DMITRY PESKOV, SPOKESMAN, RUSSIA (through translator): Russia has categorically denied and continues to deny the very possibility of any Russian involvement. You also know that the U.K. side has not provided any convincing evidence to support the faceless accusations against Russia.


PLEITGEN: Now, Moscow firing back at the British government, demanding to be part of the investigation, but the Brits say, that won't happen.


MARIA ZAKHAROVA, SPOKESWOMAN, FOREIGN MINISTRY, RUSSIA (through translator): We urge Theresa May's government to stop playing games with chemical poisonous substances and stop creating obstacles for a joint investigation on what happened on the U.K. soil with the Russian citizens.


PLEITGEN: And Russian state controlled T.V. launching a media blitz with guests claiming it's all a conspiracy against Russia, and that undermining improved relations with the White House, ahead of the upcoming Trump-Putin Summit.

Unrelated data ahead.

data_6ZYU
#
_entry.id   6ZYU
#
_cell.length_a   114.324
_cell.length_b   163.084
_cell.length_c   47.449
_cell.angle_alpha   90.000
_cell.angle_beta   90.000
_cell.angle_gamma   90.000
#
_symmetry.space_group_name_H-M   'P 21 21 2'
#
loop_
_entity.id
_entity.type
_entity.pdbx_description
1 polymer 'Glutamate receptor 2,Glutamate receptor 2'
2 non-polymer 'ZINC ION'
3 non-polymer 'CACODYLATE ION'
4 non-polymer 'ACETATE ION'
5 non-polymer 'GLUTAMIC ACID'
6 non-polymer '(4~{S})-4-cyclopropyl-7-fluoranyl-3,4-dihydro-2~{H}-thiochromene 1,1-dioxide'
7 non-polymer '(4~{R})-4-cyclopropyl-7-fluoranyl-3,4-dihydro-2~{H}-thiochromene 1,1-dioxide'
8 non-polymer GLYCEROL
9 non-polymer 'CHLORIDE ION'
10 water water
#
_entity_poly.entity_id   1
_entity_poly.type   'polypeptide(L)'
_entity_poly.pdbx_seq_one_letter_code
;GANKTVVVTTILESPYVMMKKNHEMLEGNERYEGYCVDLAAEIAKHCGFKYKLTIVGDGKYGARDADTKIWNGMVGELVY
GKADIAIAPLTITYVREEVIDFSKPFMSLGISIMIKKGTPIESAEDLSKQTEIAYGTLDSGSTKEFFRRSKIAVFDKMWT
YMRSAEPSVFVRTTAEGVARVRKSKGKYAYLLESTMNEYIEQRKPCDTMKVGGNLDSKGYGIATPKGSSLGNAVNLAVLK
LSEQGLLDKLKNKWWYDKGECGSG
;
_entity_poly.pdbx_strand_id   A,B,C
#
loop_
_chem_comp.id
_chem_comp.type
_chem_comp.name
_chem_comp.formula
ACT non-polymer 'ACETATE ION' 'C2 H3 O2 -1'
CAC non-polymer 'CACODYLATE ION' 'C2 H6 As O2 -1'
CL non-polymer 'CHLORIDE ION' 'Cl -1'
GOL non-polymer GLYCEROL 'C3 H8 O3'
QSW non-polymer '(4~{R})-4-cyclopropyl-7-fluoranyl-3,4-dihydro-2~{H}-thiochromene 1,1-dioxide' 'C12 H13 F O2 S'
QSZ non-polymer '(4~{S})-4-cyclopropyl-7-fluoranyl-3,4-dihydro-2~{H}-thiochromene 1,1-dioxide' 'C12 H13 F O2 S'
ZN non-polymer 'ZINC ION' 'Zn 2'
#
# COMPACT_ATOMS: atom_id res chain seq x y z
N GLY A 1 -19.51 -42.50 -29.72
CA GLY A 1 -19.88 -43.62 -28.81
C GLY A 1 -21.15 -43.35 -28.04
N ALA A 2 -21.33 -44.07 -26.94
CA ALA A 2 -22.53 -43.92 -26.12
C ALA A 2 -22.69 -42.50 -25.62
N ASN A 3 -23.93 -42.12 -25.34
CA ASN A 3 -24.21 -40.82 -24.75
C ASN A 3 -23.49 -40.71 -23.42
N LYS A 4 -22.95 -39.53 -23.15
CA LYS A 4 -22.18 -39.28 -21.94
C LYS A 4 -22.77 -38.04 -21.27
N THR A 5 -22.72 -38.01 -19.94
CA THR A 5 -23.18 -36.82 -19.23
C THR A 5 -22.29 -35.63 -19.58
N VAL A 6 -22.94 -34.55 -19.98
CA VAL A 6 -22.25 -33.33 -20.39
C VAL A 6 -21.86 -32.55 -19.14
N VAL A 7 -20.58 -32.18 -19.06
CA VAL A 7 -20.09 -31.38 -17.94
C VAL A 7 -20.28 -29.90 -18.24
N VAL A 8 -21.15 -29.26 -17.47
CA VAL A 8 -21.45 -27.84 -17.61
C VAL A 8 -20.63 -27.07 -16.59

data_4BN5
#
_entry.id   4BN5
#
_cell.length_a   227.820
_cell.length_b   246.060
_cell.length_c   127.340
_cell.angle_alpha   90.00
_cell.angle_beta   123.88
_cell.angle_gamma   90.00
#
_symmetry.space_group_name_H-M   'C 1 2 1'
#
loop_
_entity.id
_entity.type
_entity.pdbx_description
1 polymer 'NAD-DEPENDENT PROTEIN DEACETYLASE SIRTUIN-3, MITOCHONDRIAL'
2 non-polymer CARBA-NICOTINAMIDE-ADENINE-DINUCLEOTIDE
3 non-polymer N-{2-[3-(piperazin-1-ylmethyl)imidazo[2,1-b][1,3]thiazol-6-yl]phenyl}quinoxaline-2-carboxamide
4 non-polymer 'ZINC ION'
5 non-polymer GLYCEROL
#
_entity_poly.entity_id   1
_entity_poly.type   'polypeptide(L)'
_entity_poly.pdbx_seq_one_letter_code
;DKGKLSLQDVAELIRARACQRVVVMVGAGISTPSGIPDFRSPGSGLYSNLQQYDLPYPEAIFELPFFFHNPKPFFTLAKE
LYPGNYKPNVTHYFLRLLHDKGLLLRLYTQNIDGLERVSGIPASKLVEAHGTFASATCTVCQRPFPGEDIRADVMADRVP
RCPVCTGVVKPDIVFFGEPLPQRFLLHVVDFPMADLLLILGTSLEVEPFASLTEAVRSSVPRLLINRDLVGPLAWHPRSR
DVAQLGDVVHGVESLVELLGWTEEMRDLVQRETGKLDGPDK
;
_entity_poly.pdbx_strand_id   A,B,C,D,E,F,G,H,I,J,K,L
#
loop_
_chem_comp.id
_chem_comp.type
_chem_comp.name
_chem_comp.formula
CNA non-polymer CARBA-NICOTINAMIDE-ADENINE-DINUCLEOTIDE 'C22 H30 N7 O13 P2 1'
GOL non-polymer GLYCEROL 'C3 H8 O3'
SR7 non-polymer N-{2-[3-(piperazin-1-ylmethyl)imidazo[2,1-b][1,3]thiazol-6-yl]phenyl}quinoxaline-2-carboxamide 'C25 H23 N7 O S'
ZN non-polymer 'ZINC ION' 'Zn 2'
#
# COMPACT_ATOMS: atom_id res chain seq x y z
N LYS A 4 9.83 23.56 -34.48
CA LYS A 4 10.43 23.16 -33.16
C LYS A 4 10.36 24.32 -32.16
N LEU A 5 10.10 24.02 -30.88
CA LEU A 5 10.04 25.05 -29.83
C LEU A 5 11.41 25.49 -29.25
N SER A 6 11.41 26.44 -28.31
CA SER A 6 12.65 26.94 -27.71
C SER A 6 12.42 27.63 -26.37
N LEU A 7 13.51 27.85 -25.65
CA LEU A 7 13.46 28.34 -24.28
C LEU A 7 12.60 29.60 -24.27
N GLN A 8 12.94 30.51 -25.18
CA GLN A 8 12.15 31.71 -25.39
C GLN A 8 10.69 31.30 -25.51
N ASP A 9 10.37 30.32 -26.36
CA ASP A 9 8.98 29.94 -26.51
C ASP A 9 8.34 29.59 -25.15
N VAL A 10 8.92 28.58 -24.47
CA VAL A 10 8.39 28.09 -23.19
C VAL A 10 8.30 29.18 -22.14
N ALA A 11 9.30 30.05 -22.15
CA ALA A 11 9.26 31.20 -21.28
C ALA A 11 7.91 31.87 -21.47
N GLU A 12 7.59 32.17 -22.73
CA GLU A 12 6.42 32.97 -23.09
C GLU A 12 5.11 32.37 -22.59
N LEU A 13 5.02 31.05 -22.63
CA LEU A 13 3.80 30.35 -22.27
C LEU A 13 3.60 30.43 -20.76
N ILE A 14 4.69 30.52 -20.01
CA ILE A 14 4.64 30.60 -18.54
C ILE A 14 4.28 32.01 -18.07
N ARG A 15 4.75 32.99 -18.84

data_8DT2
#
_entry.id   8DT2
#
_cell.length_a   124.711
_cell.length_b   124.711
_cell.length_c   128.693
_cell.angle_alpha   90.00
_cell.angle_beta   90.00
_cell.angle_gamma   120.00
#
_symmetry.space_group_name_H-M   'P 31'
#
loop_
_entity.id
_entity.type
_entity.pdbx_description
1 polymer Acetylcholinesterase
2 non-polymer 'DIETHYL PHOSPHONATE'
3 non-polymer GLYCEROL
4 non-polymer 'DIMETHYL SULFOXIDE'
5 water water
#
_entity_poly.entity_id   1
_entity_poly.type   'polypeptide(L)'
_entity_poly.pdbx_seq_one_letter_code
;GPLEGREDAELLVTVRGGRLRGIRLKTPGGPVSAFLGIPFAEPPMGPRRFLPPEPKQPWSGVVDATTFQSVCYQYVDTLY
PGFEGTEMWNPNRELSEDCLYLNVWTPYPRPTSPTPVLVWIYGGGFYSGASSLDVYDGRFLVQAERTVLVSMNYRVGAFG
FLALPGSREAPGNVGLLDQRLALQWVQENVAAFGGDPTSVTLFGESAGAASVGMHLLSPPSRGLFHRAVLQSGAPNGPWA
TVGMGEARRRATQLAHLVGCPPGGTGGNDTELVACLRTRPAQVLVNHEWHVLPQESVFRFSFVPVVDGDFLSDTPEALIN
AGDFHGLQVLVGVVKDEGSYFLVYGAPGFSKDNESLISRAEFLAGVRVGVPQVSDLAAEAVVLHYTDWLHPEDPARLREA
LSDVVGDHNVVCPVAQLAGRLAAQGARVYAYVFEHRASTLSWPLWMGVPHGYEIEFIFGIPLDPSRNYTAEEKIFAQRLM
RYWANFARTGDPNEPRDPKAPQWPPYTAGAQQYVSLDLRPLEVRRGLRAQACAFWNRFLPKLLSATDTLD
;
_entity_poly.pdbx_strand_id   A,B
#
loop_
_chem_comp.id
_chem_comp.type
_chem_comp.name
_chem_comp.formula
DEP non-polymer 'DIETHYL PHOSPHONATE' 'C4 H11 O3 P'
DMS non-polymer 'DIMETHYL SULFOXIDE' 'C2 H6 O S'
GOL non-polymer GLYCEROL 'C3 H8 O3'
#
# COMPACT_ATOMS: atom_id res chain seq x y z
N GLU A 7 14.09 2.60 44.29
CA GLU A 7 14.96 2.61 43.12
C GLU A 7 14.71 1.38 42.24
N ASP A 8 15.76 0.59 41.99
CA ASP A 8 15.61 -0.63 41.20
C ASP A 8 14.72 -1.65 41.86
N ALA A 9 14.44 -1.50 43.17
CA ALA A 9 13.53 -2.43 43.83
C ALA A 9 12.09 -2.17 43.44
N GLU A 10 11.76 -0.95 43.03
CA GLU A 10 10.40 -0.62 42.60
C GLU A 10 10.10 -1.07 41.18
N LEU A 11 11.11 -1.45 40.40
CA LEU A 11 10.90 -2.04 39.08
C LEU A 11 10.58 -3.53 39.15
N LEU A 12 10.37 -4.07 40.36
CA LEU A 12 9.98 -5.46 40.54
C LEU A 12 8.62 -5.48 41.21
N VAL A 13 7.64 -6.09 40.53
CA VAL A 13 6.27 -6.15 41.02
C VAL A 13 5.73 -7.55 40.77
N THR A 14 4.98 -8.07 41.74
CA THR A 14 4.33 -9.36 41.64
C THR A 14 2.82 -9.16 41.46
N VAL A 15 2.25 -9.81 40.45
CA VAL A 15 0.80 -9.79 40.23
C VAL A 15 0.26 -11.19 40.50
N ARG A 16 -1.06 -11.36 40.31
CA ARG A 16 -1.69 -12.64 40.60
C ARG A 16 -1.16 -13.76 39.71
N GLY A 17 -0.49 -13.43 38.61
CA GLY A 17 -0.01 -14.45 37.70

UNIDENTIFIED MALE (through translator): Russia's image on the international scene has significantly improved, thanks to the World Cup and because of the upcoming NATO Summit.

UNIDENTIFIED FEMALE (through translator): They had to do something, right?

UNIDENTIFIED MALE (through translator): And the upcoming Trump and Putin meeting, this doesn't look like an accident, but is known behavior.


PLEITGEN: For the preparations for the Summit between President Trump and Vladimir Putin well underway, it's the latest incident that has critics warning the dangers of trusting the Russian leader. Fred Pleitgen, CNN, Moscow.

VAUSE: Thank you for watching CNN NEWSROOM, live from Los Angeles, I'm John Vause, stay with us. World Sport starts after the break.


[00:44:55] (WORLD SPORT)